Lasers and fillers can restore your hands, creams will nourish them

September 20, 2011

Rule #1: Protect your hands from the sun.
Rule #1: Protect your hands from the sun.

Do you still recognize your hands? If the answer is “yes,” you probably have not hit your middle fifties. Hands that have done dishes, changed diapers, scrubbed bathtubs, gardened and gripped the steering wheel in the noonday sun are likely to be paper dry, wrinkly, veiny and spotty. For all that good work, you deserve a reward. Instead, you have hands that give away your age. No good deed goes unpunished.

After constant hand washing while tending a sick husband, a 52-year-old reporter was horrified by the appearance of her hands. Over a six-month period she tried in-office and home treatments, targeting dry red skin, age spots, loose, wrinkly skin and popping veins. She shares the results in the September 2011 issue of Good Housekeeping.

Soap and water may keep you germ free, but is the enemy of dry, red skin. Instead, use a non-soap cleanser like Cetaphil that you can wipe off with tissue. Don’t go near dishes without rubber gloves. To moisturize, use heavy creams and ointments laden with glycerin or petrolatum. Place hand creams in purse, desk drawer and car, so you actually get to use them. If normal creams don’t work, use a barrier cream with fat molecules (ceramides) and hyaluronic acid, a moisturizer. To maximize absorption, wear cotton gloves at night or wear them over moisturizer during the day with the fingers cut off.

For age spots and wrinkles (sun is definitely the culprit), you can try hydroquinone to fade pigment. But the most effective treatment is a laser. Some lasers, including Nd:YAG, DioLite and Ruby, target brown pigment one spot at a time. A superficial scab will form, but in a week or so the scab will flake off, leaving neutral-pigmented skin underneath.

For diffuse spots, try an overall treatment that will address both spots and wrinkles, such as Intense Pulsed Light (IPL). You will need three to five sessions spaced a month apart. Fractional laser or Fraxel is another allover approach, producing more dramatic results than IPL, but requires a day of downtime. You will need three to five sessions spaced over three to five months. The reporter found that Fraxel was worth the mild pain; the skin tones on the back of her hands became impressively even.

For slack hands with loose skin, try retinoids to increase skin thickness. Chemical peels can also renew cells. For protruding veins, you need an in-office procedure. DioLite is a laser that shrinks vessels in one or two sessions. But a synthetic filler like Radiesse injected into the space between the tendons produces immediate results. The reporter tried it and her hands puffed up like mittens. Two weeks later, after swelling and bruises disappeared, she looked at her smooth, filled out hands in admiration.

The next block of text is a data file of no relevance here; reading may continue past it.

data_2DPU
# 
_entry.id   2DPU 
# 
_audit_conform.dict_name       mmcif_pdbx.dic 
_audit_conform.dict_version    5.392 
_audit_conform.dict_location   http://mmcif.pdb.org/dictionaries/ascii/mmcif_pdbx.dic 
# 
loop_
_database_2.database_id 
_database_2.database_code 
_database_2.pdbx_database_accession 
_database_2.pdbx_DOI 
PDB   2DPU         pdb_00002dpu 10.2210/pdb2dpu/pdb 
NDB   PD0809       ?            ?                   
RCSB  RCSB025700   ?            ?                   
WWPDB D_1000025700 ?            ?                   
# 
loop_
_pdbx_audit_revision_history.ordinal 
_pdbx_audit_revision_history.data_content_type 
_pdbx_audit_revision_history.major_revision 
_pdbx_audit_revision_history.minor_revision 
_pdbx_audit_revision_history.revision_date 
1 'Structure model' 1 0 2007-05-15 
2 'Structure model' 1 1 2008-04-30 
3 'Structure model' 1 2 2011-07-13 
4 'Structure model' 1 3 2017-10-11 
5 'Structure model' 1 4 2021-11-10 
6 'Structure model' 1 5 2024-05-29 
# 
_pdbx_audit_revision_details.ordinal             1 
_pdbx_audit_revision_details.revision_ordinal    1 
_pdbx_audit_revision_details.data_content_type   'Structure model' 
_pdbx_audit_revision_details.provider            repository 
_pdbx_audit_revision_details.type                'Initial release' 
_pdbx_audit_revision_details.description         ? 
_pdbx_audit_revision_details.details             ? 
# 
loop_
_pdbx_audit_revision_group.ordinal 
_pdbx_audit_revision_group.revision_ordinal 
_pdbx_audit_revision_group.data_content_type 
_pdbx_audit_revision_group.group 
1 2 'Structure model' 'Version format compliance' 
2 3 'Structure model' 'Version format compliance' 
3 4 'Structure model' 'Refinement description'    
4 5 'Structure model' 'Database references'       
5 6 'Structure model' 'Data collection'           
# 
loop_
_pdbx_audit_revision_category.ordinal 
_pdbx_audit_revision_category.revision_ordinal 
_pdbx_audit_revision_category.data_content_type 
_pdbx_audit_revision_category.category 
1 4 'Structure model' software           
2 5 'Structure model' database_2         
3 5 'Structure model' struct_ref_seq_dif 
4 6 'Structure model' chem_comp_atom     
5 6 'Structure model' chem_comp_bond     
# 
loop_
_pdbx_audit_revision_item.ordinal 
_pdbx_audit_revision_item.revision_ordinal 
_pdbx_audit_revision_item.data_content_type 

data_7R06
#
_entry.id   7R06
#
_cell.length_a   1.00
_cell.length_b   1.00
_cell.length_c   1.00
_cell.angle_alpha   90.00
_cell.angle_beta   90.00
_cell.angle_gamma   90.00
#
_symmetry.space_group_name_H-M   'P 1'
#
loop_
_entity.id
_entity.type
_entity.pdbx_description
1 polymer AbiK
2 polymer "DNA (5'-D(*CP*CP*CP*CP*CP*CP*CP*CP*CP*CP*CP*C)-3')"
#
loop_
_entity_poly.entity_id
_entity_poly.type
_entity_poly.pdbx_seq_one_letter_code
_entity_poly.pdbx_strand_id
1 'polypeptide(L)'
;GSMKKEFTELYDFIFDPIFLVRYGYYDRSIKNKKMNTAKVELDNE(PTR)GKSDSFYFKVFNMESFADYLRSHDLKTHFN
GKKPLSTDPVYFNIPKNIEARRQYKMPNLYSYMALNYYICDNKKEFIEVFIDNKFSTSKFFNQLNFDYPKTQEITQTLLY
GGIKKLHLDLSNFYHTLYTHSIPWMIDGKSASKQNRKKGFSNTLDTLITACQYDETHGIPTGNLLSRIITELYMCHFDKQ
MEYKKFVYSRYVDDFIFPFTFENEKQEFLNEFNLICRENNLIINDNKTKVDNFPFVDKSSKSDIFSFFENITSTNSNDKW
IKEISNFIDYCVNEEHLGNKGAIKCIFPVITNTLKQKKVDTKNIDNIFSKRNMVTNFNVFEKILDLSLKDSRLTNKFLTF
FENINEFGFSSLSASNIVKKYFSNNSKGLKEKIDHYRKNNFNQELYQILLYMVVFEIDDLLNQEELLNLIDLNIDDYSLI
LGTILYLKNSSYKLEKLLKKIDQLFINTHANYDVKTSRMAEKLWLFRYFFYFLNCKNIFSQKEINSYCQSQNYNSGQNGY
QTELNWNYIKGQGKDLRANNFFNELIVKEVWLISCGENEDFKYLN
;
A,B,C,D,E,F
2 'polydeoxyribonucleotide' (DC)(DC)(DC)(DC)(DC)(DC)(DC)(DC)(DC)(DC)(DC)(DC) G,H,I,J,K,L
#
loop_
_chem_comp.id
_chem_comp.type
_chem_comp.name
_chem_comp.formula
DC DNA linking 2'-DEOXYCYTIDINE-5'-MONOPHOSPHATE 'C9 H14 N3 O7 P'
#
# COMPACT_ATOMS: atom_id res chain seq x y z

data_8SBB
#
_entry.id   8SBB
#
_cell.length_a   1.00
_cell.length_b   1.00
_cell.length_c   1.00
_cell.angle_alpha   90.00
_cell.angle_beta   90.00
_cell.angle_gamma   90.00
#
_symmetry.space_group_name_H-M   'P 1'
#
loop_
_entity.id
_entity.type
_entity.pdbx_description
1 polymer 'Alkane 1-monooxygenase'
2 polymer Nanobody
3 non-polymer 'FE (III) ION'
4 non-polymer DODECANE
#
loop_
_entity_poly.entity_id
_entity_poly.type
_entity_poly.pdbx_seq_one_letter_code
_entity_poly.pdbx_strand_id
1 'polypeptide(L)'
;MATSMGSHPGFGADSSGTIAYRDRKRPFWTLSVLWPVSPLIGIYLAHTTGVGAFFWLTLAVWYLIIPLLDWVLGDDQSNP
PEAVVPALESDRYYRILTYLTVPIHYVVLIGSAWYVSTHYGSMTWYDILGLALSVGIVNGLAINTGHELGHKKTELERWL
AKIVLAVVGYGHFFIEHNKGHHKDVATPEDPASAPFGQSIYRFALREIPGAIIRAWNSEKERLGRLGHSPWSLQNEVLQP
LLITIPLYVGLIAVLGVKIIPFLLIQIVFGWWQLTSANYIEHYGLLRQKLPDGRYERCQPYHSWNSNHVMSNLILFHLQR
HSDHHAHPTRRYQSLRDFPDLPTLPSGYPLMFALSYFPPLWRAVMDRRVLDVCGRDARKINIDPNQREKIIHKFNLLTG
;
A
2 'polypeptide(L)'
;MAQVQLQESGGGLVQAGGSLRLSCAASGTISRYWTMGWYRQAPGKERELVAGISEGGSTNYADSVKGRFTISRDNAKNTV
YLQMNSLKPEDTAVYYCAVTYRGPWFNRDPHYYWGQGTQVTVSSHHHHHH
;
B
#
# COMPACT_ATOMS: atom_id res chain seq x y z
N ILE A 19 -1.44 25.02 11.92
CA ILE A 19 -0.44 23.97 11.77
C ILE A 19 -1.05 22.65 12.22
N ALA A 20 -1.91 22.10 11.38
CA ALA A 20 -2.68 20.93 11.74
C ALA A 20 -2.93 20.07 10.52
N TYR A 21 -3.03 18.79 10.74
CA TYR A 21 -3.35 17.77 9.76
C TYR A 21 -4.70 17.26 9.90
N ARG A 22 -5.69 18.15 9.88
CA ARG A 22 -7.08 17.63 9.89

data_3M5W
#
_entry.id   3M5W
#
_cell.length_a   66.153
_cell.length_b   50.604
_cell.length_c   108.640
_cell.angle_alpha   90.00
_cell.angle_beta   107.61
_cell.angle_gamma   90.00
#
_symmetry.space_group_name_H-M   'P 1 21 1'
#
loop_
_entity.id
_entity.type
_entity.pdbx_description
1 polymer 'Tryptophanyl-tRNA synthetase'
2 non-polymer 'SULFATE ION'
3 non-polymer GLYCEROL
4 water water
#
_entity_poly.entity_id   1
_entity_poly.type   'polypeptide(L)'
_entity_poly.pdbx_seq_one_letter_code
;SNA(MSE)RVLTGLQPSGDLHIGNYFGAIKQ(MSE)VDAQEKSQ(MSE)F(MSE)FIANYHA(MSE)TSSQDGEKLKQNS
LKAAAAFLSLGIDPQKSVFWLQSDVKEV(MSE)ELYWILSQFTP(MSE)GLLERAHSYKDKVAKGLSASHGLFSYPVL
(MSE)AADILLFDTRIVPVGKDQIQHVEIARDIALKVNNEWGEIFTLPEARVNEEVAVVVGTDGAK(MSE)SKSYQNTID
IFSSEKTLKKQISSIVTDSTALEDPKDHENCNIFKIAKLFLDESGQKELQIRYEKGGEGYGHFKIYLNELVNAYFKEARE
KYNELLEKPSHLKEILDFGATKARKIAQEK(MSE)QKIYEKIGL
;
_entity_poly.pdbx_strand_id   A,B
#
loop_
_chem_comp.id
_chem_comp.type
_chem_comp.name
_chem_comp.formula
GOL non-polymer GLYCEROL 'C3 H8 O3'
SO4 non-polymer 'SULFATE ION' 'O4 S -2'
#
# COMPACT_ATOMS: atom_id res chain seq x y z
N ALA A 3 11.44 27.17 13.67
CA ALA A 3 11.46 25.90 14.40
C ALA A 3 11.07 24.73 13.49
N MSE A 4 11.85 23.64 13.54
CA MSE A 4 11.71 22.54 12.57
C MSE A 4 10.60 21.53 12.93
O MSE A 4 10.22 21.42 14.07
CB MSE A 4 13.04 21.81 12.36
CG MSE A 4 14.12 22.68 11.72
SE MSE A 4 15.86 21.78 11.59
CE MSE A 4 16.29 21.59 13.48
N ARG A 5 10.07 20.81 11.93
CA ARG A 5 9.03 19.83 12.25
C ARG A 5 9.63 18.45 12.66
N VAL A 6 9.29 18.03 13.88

The mission of the American Society for Aesthetic Plastic Surgery (ASAPS) includes medical education, public education and patient advocacy. Plastic Surgery News Briefs are summaries of current stories found through various news and magazine outlets that relate to or mention plastic surgery and cosmetic procedures. The views expressed in these news articles do not necessarily reflect the opinions of ASAPS, but are merely published as an educational service to our members and the general public. For additional information on these subjects and other plastic surgery related topics, please go to www.surgery.org

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The American Society for Aesthetic Plastic Surgery (ASAPS), is recognized as the world’s leading organization devoted entirely to aesthetic plastic surgery and cosmetic medicine of the face and body.  ASAPS is comprised of over 2,600 Plastic Surgeons; active members are certified by the American Board of Plastic Surgery (USA) or by the Royal College of Physicians and Surgeons of Canada and have extensive training in the complete spectrum of surgical and non-surgical aesthetic procedures. International active members are certified by equivalent boards of their respective countries. All members worldwide adhere to a strict Code of Ethics and must meet stringent membership requirements.

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